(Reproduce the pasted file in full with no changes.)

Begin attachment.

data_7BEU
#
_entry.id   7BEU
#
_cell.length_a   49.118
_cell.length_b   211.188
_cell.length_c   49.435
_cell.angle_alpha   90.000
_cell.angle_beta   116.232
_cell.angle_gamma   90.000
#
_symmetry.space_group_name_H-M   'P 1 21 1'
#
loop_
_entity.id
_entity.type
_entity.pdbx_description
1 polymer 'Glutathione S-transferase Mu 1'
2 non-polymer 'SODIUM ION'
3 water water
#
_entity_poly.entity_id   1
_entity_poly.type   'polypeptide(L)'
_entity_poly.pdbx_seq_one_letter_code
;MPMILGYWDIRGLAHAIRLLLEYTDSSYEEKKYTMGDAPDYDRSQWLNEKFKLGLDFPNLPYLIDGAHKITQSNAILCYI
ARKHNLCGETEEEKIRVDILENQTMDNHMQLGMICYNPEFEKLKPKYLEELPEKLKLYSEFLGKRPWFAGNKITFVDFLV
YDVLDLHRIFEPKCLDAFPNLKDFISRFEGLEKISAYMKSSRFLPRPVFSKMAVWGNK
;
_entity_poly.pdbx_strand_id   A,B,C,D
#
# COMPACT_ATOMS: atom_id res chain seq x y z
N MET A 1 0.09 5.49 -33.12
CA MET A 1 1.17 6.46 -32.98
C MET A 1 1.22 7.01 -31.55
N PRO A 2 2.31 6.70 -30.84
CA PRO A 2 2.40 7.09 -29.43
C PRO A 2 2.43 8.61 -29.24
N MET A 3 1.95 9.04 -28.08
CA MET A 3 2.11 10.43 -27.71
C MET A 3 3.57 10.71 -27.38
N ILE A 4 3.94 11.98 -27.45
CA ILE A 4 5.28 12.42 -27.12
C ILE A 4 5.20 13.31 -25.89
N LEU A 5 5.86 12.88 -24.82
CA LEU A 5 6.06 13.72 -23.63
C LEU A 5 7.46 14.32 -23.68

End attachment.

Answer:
data_7BEU
#
_entry.id   7BEU
#
_cell.length_a   49.118
_cell.length_b   211.188
_cell.length_c   49.435
_cell.angle_alpha   90.000
_cell.angle_beta   116.232
_cell.angle_gamma   90.000
#
_symmetry.space_group_name_H-M   'P 1 21 1'
#
loop_
_entity.id
_entity.type
_entity.pdbx_description
1 polymer 'Glutathione S-transferase Mu 1'
2 non-polymer 'SODIUM ION'
3 water water
#
_entity_poly.entity_id   1
_entity_poly.type   'polypeptide(L)'
_entity_poly.pdbx_seq_one_letter_code
;MPMILGYWDIRGLAHAIRLLLEYTDSSYEEKKYTMGDAPDYDRSQWLNEKFKLGLDFPNLPYLIDGAHKITQSNAILCYI
ARKHNLCGETEEEKIRVDILENQTMDNHMQLGMICYNPEFEKLKPKYLEELPEKLKLYSEFLGKRPWFAGNKITFVDFLV
YDVLDLHRIFEPKCLDAFPNLKDFISRFEGLEKISAYMKSSRFLPRPVFSKMAVWGNK
;
_entity_poly.pdbx_strand_id   A,B,C,D
#
# COMPACT_ATOMS: atom_id res chain seq x y z
N MET A 1 0.09 5.49 -33.12
CA MET A 1 1.17 6.46 -32.98
C MET A 1 1.22 7.01 -31.55
N PRO A 2 2.31 6.70 -30.84
CA PRO A 2 2.40 7.09 -29.43
C PRO A 2 2.43 8.61 -29.24
N MET A 3 1.95 9.04 -28.08
CA MET A 3 2.11 10.43 -27.71
C MET A 3 3.57 10.71 -27.38
N ILE A 4 3.94 11.98 -27.45
CA ILE A 4 5.28 12.42 -27.12
C ILE A 4 5.20 13.31 -25.89
N LEU A 5 5.86 12.88 -24.82
CA LEU A 5 6.06 13.72 -23.63
C LEU A 5 7.46 14.32 -23.68